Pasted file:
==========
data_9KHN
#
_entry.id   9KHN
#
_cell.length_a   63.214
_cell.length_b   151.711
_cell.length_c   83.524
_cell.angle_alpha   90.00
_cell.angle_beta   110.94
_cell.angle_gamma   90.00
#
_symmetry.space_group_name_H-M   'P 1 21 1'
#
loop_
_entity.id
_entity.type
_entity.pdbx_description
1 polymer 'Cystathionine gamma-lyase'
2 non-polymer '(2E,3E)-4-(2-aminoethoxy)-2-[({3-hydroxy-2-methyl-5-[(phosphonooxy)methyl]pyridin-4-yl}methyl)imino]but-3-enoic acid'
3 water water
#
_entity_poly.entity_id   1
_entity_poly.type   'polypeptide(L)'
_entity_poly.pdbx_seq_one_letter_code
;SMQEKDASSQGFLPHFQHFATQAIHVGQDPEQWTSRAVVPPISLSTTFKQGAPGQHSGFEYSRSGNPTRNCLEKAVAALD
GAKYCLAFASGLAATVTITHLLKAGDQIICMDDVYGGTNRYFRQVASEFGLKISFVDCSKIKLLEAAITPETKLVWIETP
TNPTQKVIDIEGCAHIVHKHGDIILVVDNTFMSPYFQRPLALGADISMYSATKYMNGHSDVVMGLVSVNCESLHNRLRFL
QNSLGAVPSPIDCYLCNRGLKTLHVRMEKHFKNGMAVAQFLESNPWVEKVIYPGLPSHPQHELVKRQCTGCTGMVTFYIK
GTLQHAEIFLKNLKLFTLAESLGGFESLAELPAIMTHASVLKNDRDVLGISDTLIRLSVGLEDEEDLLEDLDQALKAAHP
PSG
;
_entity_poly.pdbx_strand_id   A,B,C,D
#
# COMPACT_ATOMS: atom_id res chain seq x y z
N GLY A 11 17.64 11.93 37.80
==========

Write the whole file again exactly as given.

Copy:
data_9KHN
#
_entry.id   9KHN
#
_cell.length_a   63.214
_cell.length_b   151.711
_cell.length_c   83.524
_cell.angle_alpha   90.00
_cell.angle_beta   110.94
_cell.angle_gamma   90.00
#
_symmetry.space_group_name_H-M   'P 1 21 1'
#
loop_
_entity.id
_entity.type
_entity.pdbx_description
1 polymer 'Cystathionine gamma-lyase'
2 non-polymer '(2E,3E)-4-(2-aminoethoxy)-2-[({3-hydroxy-2-methyl-5-[(phosphonooxy)methyl]pyridin-4-yl}methyl)imino]but-3-enoic acid'
3 water water
#
_entity_poly.entity_id   1
_entity_poly.type   'polypeptide(L)'
_entity_poly.pdbx_seq_one_letter_code
;SMQEKDASSQGFLPHFQHFATQAIHVGQDPEQWTSRAVVPPISLSTTFKQGAPGQHSGFEYSRSGNPTRNCLEKAVAALD
GAKYCLAFASGLAATVTITHLLKAGDQIICMDDVYGGTNRYFRQVASEFGLKISFVDCSKIKLLEAAITPETKLVWIETP
TNPTQKVIDIEGCAHIVHKHGDIILVVDNTFMSPYFQRPLALGADISMYSATKYMNGHSDVVMGLVSVNCESLHNRLRFL
QNSLGAVPSPIDCYLCNRGLKTLHVRMEKHFKNGMAVAQFLESNPWVEKVIYPGLPSHPQHELVKRQCTGCTGMVTFYIK
GTLQHAEIFLKNLKLFTLAESLGGFESLAELPAIMTHASVLKNDRDVLGISDTLIRLSVGLEDEEDLLEDLDQALKAAHP
PSG
;
_entity_poly.pdbx_strand_id   A,B,C,D
#
# COMPACT_ATOMS: atom_id res chain seq x y z
N GLY A 11 17.64 11.93 37.80